Randy Carmel is a retired Wooster High School science teacher, adjunct instructor at the College of Wooster, and current President of Killbuck Watershed Land Trust. In addition to science teaching, he was employed as a naturalist for ODNR, Muskingham Watershed Conservancy District, Columbus & Dayton metropolitan park districts, and the National Wildlife Federation. For his efforts in native plant restoration and education he has earned several awards including the first Cleveland Museum of Natural History Conservation Teacher of the Year, College of Wooster Excellence in Teaching, and most recently, the Holmes Soil and Water District Friend of Conservation Award for his work protecting portions of the Killbuck Creek Wetlands south of Millersburg Ohio.
Clyde Gosnell is a legendary Ohio philanthropist with a deep passion for the environment. He built his career as an architect, designing many well-known landmarks in Columbus. Now retired, he lives on a sustainable farm in Ashville, OH with his wife, Dr. Louise (Omie) Warner. Clyde serves as the board president of Stratford Ecological Center, and as a board member of multiple conservation-minded non-profit organizations. He and Omie were the recipients of 2017 Leadership in Philanthropy award from the Columbus Foundation, and were inducted into the Ohio Natural Resources Hall of Fame in 2020. They were instrumental in the creation of the new John Glenn Astronomy Park in Hocking Hills. To this day, they remain dedicated to protecting and educating the public about the natural world.
Elijah Crabtree is the On-site Land Manager for the Arc of Appalachia at Tremper Mound Preserve in Scioto County. Elijah was born and raised in Ross County – the epicenter of Hopewell architecture – where he developed a passion for local cultural history, natural sciences and conservation work. He has a special interest in connecting people to the natural world and promoting historically significant sites as protected public domains for education and inspiration.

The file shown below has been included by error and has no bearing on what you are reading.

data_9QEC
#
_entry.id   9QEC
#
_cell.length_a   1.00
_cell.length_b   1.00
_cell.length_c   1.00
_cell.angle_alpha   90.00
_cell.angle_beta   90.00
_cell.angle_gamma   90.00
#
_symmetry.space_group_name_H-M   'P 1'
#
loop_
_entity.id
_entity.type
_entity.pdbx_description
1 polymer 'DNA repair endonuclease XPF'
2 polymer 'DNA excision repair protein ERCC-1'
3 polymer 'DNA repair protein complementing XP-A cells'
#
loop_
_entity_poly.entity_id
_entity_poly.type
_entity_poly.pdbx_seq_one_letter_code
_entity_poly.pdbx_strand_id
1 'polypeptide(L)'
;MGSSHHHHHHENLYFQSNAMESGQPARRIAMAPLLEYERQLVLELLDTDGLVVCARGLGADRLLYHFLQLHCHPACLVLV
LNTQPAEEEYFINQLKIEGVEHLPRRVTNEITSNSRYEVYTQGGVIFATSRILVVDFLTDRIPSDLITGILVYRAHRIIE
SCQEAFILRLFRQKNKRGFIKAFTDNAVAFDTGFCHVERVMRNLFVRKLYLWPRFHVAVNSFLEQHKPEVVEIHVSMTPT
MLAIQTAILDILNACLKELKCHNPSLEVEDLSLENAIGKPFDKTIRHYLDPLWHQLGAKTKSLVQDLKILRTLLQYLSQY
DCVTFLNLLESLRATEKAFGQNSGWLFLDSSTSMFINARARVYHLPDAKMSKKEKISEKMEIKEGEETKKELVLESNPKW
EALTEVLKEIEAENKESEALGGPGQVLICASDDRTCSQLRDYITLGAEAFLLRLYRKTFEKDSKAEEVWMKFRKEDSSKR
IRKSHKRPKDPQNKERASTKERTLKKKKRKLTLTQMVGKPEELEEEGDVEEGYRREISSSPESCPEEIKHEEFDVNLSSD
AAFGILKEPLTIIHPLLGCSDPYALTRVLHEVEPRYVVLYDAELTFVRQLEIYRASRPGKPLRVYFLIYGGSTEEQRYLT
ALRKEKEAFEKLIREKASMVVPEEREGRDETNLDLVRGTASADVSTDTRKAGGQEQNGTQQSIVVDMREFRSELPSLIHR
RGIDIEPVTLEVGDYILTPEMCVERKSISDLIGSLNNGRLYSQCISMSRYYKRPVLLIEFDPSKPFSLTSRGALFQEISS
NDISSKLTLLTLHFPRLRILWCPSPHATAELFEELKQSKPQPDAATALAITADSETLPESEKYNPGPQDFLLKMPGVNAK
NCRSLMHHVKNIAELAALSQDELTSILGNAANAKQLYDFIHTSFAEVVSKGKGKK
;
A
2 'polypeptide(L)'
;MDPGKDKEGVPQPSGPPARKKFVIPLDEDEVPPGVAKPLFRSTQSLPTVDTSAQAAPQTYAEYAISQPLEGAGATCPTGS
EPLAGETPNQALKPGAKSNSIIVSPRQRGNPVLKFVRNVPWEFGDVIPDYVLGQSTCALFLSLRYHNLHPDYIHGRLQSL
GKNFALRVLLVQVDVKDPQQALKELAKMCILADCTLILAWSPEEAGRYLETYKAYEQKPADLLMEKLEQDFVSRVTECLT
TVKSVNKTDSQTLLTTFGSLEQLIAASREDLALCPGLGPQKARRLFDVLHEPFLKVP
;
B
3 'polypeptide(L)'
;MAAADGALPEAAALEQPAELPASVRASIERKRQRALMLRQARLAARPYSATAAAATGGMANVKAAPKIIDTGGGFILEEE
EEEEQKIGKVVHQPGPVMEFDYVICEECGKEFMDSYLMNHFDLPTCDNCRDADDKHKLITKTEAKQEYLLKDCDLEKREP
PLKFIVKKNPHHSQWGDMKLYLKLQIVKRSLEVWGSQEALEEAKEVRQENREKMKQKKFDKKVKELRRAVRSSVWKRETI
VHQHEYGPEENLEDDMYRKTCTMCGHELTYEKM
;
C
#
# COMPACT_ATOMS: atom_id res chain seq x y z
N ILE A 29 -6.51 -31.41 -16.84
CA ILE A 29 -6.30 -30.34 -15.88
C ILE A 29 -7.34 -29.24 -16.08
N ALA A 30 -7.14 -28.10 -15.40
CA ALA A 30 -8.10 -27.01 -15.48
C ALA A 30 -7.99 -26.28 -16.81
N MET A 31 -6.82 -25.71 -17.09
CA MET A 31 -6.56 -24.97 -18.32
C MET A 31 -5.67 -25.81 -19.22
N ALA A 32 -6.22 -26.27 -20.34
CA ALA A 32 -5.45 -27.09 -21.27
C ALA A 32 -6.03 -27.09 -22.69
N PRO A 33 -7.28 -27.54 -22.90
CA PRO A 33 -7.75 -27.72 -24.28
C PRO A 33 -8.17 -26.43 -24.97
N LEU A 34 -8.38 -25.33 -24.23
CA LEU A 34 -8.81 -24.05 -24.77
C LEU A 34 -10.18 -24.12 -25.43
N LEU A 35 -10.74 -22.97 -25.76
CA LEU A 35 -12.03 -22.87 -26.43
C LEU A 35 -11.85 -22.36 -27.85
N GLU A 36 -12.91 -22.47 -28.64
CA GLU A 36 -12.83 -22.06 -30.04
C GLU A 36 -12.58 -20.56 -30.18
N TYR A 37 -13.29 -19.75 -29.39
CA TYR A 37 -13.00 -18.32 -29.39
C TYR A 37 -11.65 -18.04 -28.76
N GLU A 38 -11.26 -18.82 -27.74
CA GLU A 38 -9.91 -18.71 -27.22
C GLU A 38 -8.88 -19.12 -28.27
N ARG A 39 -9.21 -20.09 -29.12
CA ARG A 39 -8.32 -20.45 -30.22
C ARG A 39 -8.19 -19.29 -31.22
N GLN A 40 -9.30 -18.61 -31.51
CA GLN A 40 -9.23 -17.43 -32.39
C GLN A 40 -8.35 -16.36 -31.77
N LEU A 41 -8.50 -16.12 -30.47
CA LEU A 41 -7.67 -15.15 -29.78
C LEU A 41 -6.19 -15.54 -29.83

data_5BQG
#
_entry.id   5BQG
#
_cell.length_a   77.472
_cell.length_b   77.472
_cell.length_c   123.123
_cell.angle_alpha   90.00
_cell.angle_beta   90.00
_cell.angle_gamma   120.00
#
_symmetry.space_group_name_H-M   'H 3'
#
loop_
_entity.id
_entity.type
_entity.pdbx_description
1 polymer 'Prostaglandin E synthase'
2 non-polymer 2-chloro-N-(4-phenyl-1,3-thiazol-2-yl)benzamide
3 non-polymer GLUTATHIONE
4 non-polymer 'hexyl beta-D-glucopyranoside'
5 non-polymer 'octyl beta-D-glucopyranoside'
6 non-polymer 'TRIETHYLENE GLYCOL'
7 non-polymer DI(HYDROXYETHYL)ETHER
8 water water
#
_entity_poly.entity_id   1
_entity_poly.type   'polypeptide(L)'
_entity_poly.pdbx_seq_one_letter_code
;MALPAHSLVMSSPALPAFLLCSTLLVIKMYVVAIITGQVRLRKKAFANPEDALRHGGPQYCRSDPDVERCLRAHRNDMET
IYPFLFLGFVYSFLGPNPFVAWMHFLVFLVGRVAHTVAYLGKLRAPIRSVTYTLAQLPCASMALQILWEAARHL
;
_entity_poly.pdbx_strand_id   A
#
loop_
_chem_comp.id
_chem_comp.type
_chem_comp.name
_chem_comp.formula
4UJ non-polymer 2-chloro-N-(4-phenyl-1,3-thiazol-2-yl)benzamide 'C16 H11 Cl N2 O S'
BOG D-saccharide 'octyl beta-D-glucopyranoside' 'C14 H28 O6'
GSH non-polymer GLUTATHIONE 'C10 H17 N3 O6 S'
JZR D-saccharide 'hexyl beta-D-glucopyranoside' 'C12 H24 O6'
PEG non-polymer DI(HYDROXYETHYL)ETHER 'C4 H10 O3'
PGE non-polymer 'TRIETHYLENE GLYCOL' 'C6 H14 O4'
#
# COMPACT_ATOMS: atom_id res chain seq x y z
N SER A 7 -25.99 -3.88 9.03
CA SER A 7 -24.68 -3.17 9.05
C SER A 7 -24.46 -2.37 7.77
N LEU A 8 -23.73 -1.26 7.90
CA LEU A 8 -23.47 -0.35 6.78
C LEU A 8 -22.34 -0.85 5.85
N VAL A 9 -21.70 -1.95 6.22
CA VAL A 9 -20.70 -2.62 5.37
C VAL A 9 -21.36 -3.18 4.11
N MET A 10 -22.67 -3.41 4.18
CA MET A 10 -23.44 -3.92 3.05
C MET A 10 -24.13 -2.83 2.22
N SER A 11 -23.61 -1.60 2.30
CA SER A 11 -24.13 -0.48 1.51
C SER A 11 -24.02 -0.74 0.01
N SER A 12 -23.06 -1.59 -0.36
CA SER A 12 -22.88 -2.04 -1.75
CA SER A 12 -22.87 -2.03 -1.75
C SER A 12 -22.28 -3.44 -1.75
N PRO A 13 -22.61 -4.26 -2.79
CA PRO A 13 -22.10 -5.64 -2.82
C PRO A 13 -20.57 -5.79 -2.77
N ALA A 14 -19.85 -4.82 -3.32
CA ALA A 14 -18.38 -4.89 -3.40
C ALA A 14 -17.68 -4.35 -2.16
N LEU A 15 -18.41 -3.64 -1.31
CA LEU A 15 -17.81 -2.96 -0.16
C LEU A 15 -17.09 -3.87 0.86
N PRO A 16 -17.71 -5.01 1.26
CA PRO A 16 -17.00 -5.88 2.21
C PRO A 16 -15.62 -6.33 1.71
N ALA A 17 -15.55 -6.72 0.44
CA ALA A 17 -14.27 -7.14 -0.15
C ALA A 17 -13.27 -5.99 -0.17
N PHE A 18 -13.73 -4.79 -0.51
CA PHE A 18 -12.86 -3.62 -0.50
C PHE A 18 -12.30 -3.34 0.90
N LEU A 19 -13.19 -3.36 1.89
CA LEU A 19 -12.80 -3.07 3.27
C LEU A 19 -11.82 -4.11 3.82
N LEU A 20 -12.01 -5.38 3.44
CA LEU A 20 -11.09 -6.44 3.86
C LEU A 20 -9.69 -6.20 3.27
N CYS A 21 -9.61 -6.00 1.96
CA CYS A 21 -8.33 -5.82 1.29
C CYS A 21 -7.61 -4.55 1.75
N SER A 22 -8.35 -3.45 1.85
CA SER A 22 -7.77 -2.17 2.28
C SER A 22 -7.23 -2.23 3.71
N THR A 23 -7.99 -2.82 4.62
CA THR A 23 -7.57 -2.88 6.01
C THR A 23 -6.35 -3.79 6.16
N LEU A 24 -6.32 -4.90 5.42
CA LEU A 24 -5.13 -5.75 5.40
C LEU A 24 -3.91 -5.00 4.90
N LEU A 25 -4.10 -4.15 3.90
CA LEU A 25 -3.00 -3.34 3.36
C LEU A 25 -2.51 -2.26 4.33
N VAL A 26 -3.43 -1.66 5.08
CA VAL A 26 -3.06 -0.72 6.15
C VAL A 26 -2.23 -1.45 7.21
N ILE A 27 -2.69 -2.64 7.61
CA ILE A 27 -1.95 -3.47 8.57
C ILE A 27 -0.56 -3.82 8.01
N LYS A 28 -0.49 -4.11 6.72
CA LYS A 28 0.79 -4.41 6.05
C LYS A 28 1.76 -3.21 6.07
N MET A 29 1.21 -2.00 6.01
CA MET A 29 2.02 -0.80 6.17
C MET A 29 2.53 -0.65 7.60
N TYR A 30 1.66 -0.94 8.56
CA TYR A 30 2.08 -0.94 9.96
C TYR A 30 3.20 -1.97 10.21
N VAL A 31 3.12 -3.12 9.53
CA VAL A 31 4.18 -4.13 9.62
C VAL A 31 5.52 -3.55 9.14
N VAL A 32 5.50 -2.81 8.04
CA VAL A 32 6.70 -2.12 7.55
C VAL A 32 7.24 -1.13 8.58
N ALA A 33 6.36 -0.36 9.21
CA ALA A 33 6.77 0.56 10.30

Ann Geise is a Cincinnati based artist, who has been drawing and studying nature her entire life. Her artistry leans toward the ecological – how local plants, animals, geology are all deeply inter-connected. After working in pharmaceutical research for several years, Ann’s love of both nature and art converged and blossomed into full expression when she took a job at the Cincinnati Nature Center as Artist & Exhibits Manager. She stayed for 19 years – producing what is now Ann’s signature art.
Bob & Beth Staggenborg were both teachers and have experience leading nature hikes with kids in the woods. We love to help all ages connect to the natural world. We are passionate about having native diversity on our property and have planted a number of native trees. Bob is the host and producer of Nature Guys Podcast.
Jacob Bartley is a Restoration Ecologist that has worked in the wetland and stream restoration/enhancement industry for 20 years. He is the owner of an ecological consulting firm known as Plum Hill Ecological Services, based out of Northern Kentucky. His expertise includes wetlands restoration and many other habitat enhancement projects. He serves as the project director of the Red Stone Farm Wetland Mitigation Bank, where just a portion of their construction and restoration activities have included hand-planting 27,000 native trees and hand seeding over 500 lbs of native perennial wetland seeds. The goal of this effort is to restore some of the historic forested wetland ecosystem known as the Beech Flats that once dominated this region of southern Ohio and to conserve it for perpetuity.